Wednesday, July 22, 2009

Buffyfest's Spoilerific "Epitaph One" review

Comic Con attendees will have the privilege of watching the mysterious, PR snafu surrounded, unaired and straight-to-DVD finale of Dollhouse "Epitaph One" before the DVD is released at Friday's panel. We thought it appropriate time to give our 2 cents about the ep with this here little review, Buffyfest style. Let's get right to it.

Tara's take -
The Gist- I found the episode to be good, bad, confusing and clarifying all at the same time. Things get going when the team of "Actuals" on the run from what is seemingly an Active run world arrive at the now defunct LA Dollhouse. The place seems like Wolfram & Hart just after The Beast attacked in season 4, leaving nothing but zombies behind.

The Bad - The wannabe "post- Skynet apocalypse" looking set decor wasn't Whedon's finest. I understand we were working on a limited budget, here, but the opening scene was a sad reminder of how Sarah Connor Chronicles would be no more than anything else. Felicia Day's appearance here didn't really help, what with her speaking in "year 2019, just-short-of-Dark Angel-lame" slang. Just saying. Oh, and let's not forget the Eliza shaped hole in the wall and all that surrounded it.

The Good - Well, there's Amy Acker, who's fantastic. I'm really sorry she was underused during the season but I guess that's what made 'the reveal' better. Not sure what's up with her and Boyd, though (Bhiskey!) and that's obviously a whole other story. There's the touching scene between Topher and Dewitt that changed everything for me (even though I believe I'm alone on this within the realm of Buffyfest.) And most importantly, there's the comfy feeling that I have about season 2 of Dollhouse. The Dollhouse Death Watch might be a very different bet this coming season.

Tara's Final Rating - I give it 2 and a half stakes for story and a T-800 series Terminator Skull for quality.

Michelle's take -
It's hard for me to put in words why I didn't love this episode, especially since anything post-apocalyptic is always my cup of tea. I think it has something to do with my feelings for the rest of the Season which were not positive at all.

Duschku's absence was weird to me, her being the main character and all and when she did appear, her scenes became a distraction. The first scene where she announces that she's still getting headaches and then screams out in unconvincing pain right after that declaration was stupid and I can't believe it even happened. Then there was the brick wall-breaking, gun-toting Caroline with her silly one-liner. No thanks.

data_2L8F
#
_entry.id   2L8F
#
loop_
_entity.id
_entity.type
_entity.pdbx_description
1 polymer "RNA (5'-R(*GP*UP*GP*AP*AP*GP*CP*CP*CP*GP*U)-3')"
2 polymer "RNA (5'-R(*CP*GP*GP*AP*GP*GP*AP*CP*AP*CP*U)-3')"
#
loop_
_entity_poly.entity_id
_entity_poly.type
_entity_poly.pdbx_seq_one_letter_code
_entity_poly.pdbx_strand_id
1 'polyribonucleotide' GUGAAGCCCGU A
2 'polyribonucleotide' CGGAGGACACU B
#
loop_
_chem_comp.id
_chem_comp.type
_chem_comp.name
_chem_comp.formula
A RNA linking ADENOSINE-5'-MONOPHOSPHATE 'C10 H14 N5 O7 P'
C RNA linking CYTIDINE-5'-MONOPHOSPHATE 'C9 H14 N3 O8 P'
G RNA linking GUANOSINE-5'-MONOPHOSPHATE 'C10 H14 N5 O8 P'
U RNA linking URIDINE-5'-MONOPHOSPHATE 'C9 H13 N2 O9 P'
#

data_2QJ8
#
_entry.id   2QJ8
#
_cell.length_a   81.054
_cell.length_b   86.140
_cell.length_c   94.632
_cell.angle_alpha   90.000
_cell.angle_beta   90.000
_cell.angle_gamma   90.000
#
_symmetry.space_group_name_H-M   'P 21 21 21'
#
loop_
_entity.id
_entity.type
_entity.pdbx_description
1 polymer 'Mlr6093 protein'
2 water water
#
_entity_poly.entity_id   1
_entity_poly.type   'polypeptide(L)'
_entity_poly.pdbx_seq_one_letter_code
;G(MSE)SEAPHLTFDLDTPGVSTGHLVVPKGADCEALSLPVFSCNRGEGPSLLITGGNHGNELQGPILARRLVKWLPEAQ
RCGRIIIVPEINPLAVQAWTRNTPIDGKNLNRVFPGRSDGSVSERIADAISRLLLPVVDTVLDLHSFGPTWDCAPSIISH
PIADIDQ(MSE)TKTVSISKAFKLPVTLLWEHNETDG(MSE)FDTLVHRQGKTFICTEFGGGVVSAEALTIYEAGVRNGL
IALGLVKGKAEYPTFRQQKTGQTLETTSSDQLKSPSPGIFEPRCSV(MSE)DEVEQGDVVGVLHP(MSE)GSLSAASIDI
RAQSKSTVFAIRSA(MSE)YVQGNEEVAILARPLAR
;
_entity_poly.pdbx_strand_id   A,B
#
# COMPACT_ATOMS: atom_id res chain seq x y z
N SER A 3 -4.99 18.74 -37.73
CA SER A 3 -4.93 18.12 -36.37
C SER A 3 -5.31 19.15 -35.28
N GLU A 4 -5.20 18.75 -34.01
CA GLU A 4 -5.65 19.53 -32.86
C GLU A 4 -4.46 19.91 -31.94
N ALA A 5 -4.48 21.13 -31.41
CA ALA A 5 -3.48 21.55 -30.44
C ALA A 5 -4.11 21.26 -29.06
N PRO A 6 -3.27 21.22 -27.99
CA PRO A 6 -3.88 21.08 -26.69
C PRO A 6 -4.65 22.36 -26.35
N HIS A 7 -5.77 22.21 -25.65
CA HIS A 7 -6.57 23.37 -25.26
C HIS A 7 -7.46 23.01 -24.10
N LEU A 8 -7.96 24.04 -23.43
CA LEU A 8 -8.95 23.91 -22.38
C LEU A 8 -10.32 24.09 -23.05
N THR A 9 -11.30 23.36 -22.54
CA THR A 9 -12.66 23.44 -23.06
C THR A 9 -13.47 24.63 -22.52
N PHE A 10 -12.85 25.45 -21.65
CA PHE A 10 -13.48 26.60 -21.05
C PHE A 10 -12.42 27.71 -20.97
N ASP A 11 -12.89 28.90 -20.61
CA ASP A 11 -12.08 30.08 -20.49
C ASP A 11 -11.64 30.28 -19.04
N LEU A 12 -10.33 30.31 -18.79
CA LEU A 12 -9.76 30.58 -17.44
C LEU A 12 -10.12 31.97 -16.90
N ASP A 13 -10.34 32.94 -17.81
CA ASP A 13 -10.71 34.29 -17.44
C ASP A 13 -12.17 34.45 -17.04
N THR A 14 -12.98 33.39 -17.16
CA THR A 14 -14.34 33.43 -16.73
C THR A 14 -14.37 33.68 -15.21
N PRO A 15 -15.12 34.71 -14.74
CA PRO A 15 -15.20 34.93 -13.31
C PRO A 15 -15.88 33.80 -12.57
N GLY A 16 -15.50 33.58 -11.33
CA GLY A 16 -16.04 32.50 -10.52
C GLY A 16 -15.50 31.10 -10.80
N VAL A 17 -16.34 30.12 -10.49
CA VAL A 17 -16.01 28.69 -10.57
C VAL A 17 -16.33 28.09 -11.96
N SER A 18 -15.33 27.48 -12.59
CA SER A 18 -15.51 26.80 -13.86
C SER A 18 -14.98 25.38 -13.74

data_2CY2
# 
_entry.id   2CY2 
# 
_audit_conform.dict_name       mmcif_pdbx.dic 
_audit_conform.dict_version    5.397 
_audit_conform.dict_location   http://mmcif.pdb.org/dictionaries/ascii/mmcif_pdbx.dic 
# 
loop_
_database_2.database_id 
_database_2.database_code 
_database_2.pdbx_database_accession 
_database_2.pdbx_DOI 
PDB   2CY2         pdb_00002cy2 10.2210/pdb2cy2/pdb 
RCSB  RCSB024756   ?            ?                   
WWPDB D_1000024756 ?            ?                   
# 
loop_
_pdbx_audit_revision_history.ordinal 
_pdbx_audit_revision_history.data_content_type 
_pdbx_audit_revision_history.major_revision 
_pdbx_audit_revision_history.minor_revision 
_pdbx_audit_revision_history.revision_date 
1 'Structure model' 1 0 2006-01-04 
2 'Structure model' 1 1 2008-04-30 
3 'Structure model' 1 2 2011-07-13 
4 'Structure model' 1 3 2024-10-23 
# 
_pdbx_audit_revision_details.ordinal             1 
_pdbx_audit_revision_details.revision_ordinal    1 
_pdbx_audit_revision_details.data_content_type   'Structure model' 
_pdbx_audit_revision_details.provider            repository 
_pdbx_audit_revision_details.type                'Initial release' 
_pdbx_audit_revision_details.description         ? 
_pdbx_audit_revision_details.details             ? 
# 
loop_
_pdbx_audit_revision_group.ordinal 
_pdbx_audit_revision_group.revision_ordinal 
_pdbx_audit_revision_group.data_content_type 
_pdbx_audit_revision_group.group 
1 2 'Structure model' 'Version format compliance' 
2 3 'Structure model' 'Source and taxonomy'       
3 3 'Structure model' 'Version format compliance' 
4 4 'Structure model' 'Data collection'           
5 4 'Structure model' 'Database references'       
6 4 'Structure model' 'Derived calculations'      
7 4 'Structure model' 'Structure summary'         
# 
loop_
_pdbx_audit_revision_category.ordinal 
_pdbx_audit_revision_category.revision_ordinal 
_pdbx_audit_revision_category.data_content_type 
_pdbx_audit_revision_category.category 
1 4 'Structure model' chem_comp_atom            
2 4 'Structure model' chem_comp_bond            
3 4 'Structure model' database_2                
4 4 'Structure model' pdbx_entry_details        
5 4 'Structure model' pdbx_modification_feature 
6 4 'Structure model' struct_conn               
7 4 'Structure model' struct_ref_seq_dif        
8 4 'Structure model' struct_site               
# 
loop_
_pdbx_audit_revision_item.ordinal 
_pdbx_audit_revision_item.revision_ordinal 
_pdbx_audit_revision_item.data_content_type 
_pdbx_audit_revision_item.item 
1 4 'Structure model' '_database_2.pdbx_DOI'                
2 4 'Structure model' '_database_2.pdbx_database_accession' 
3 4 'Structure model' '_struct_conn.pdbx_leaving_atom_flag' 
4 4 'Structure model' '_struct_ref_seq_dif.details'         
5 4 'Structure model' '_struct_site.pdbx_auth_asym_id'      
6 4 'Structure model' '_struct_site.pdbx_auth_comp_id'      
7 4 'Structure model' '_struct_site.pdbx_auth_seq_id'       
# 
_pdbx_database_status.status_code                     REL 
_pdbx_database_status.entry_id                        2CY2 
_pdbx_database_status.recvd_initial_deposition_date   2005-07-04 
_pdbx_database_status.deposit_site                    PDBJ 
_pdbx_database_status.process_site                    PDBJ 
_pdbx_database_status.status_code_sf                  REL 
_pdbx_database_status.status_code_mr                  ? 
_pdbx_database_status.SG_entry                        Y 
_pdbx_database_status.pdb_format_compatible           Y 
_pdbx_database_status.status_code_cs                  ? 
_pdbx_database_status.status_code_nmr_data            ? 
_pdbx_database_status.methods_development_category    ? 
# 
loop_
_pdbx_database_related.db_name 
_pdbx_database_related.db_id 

One ray of sunshine during the entire episode was Amy Acker. She was convincing and had an awesome Illyria-esque quality to her. There is a scene with her and Boyd that was well-done, too. Joss Whedon, when he does it right, can get a lot of emotion and back story out of one tiny scene.

Another positive is the fact that Joss is telling us straight out that imprinting humans with false memories for the good of rich people is NEVER going to end well. But where does that leave the viewer? A big problem I have with the show is that I don't really sympathize with any of the characters. The "Topher crying" scene was touching and they did a great job acting it, but I still found myself thinking that they should feel this pain. Funnily, I find Dominic, the one who is supposed to be the dickiest, to be the one I root for most of the time. That can't be right, can it?

Michelle's Final Rating - I give it 2 stars.

Bitsy's Take -
In a moment of complete shock that surprises no one more than me I actually loved Epitaph One and was sad as hell (yeah, you heard me: hell is sad) when the episode ended. To qualify: I treated this episode as functioning essentially completely outside of the canon of the rest of the series. The only thing I found myself connecting the episode to was the unaired pilot and, in a way, I think you could probably splice the two of them together into a really keen movie.

In fact that goes right along with what I've always believed; that the premise of Dollhouse is a better fit for film than it is for a television series. I just don't think the concept can be sustained under the duress of weekly broadcast. As a two hour movie, however, it is harrowing, haunting, and deliciously distopian. Gone are any pretenses that anything good could possibly come out of the Dollhouse. All we're left with is the terrifying consequences of what happens when the people with all the money and power can live forever. More than that, we bear witness to the ultimate Orwellian nightmare, where Big Brother isn't just everywhere you look, he is programmed into every facet of your being.

The performances were solid. I actually didn't mind Dushku as much as some but, then again, I was just happy she wasn't the focus. Dollhouse is at it's best when it's treated as a true ensemble piece. Felicia Day is, well, Felicia Day. It's nice seeing her do something that isn't just on the interwebs. It's really a shame this didn't go to air. Amy Acker earns the break out performance though. Her treatment of Whiskey in stark contrast to Claire Saunders is spell-binding and unnerving. It's actually pretty similar to the turn from Fred to Illyria actually and there aint nothing wrong with that.

As Travis Birkenstock would say: I give it two thumbs up. Fine, family fun.

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